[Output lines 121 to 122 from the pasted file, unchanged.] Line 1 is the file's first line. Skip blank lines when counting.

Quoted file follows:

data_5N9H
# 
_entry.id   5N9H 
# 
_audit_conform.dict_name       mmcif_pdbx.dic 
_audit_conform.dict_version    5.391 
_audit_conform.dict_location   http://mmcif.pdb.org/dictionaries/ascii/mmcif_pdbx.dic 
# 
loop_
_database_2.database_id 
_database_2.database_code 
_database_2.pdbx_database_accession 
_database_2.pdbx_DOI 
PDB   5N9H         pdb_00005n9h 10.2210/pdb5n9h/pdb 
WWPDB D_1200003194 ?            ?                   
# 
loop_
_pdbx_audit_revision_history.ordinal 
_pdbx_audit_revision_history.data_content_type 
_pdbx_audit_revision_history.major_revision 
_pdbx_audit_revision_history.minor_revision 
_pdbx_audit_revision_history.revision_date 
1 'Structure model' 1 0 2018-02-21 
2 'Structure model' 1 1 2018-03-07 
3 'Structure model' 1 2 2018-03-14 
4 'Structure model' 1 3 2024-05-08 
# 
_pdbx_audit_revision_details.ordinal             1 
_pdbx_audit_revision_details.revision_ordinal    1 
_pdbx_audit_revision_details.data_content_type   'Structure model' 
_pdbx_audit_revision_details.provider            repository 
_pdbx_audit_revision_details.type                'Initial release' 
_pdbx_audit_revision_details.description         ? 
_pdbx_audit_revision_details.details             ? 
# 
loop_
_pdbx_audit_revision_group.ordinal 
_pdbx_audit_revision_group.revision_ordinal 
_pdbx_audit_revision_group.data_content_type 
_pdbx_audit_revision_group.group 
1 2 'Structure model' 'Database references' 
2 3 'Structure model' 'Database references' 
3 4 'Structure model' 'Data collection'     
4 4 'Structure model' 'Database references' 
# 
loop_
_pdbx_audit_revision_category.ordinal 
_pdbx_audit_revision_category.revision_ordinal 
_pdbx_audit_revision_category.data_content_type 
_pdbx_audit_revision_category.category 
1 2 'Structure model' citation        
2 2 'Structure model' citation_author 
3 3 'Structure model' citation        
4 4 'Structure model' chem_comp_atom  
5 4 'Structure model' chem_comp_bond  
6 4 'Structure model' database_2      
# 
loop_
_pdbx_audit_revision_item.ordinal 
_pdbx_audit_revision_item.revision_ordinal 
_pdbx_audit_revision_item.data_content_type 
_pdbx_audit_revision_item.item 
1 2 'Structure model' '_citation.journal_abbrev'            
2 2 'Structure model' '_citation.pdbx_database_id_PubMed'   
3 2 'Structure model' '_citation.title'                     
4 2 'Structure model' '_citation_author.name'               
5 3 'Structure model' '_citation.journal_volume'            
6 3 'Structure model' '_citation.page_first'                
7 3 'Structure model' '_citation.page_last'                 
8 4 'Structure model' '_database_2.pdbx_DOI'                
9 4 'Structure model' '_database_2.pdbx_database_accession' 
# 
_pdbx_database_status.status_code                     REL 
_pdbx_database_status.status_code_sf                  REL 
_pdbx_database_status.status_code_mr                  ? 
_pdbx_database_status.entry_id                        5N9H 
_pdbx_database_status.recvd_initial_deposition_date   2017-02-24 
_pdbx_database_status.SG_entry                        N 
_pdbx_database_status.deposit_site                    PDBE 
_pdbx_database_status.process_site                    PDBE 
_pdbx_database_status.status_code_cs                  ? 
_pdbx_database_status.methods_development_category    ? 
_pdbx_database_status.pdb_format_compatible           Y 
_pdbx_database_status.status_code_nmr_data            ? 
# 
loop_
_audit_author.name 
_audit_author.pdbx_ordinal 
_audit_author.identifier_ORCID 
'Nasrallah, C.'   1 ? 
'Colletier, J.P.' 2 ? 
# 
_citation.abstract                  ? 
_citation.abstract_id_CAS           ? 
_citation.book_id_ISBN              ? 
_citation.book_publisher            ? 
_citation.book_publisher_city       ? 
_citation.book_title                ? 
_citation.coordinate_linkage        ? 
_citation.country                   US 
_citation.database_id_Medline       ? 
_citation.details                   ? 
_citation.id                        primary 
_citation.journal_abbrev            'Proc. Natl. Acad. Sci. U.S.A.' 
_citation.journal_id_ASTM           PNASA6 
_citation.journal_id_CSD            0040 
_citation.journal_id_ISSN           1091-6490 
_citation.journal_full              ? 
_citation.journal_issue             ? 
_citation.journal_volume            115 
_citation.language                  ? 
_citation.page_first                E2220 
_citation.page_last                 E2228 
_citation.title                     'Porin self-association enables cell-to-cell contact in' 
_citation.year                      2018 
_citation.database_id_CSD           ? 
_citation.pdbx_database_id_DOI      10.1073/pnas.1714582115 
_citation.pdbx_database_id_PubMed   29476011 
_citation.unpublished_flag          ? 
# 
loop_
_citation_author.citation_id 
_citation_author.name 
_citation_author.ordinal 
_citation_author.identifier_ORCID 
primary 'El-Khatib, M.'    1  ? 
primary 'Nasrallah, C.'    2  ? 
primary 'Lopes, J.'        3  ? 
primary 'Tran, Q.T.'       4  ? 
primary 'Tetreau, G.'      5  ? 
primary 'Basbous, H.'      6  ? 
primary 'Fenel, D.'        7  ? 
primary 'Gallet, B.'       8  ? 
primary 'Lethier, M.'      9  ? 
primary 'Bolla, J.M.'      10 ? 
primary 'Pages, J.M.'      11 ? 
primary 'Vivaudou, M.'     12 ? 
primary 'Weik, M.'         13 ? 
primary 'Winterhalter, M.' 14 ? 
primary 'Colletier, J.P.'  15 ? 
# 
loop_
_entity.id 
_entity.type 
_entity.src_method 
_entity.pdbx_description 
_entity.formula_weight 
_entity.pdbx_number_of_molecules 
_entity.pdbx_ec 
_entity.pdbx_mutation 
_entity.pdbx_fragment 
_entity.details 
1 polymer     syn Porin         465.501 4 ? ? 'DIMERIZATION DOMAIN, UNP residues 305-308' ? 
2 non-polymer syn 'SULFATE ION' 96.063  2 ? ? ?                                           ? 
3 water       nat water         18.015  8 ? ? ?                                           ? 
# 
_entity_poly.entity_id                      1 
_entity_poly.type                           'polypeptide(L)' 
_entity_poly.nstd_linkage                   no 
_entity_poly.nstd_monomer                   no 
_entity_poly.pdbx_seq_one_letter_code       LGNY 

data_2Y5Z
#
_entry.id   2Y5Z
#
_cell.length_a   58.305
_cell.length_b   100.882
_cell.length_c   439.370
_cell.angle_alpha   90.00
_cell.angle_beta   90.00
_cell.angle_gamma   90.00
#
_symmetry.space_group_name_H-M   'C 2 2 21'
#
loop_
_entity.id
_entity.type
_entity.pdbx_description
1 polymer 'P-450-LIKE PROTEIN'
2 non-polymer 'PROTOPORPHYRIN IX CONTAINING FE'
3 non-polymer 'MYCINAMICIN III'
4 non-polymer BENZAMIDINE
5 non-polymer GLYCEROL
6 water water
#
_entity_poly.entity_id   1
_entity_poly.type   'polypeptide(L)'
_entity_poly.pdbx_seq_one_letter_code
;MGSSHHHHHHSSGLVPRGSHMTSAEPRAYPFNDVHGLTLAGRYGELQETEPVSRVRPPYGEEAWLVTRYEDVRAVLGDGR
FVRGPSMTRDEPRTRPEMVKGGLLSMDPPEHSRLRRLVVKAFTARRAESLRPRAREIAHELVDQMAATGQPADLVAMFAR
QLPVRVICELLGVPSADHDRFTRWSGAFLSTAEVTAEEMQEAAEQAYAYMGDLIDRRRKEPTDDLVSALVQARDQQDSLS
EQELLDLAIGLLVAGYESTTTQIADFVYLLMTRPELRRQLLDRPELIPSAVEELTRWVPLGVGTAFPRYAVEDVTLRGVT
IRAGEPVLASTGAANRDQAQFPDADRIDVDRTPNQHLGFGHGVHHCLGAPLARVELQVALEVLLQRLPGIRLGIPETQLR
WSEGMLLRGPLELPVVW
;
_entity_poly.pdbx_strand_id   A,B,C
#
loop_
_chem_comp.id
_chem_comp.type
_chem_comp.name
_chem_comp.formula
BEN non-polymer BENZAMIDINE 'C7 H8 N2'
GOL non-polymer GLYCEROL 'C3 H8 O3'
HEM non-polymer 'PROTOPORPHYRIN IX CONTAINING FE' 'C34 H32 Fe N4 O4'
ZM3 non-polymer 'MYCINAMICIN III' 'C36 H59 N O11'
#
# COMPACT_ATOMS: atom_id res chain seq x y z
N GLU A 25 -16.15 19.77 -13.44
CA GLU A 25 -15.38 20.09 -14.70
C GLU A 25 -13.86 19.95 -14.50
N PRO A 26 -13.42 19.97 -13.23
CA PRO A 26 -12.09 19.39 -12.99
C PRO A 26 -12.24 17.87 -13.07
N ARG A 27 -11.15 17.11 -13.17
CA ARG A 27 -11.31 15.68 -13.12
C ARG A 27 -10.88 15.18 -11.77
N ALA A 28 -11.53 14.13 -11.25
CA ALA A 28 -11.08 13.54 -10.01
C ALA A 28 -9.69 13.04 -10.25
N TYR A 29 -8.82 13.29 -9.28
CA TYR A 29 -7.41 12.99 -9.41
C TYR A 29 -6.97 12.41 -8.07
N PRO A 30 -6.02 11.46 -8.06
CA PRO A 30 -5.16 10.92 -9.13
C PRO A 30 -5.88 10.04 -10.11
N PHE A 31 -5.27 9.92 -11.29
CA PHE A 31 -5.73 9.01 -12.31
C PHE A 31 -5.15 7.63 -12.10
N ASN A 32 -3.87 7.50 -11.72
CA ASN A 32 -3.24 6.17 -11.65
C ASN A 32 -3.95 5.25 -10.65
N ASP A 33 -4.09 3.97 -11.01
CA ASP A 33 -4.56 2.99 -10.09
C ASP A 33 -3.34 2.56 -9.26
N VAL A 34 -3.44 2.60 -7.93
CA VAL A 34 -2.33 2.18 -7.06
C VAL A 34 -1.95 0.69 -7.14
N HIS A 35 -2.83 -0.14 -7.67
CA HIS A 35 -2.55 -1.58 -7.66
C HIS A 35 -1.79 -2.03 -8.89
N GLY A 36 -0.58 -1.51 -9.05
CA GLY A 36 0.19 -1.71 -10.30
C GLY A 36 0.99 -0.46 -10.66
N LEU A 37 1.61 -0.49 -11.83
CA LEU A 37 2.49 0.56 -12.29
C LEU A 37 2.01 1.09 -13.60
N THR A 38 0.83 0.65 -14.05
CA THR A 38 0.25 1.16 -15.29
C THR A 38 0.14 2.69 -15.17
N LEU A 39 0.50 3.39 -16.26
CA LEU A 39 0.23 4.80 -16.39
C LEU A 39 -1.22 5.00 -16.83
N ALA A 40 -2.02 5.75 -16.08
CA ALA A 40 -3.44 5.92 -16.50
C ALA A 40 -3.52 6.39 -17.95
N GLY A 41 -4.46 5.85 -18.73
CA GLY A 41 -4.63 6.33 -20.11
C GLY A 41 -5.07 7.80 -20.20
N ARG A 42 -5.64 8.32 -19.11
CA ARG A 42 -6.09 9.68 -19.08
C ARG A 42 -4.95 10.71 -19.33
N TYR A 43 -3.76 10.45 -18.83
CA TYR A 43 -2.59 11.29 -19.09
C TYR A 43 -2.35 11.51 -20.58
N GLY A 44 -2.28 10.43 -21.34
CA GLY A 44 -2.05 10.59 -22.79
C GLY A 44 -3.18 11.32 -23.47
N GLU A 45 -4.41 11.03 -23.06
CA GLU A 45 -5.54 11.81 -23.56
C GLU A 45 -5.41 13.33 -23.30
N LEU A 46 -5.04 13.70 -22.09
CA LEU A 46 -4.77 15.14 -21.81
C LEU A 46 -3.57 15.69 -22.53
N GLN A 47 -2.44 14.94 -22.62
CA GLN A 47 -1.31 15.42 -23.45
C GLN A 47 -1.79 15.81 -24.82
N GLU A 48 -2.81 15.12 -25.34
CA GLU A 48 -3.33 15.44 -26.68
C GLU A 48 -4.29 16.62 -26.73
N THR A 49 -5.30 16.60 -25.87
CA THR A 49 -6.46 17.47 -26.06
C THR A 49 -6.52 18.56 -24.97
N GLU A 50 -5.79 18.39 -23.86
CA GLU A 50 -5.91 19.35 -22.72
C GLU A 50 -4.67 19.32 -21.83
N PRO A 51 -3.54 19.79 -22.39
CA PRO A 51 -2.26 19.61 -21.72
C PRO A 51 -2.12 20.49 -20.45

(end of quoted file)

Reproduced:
loop_
_citation_author.citation_id 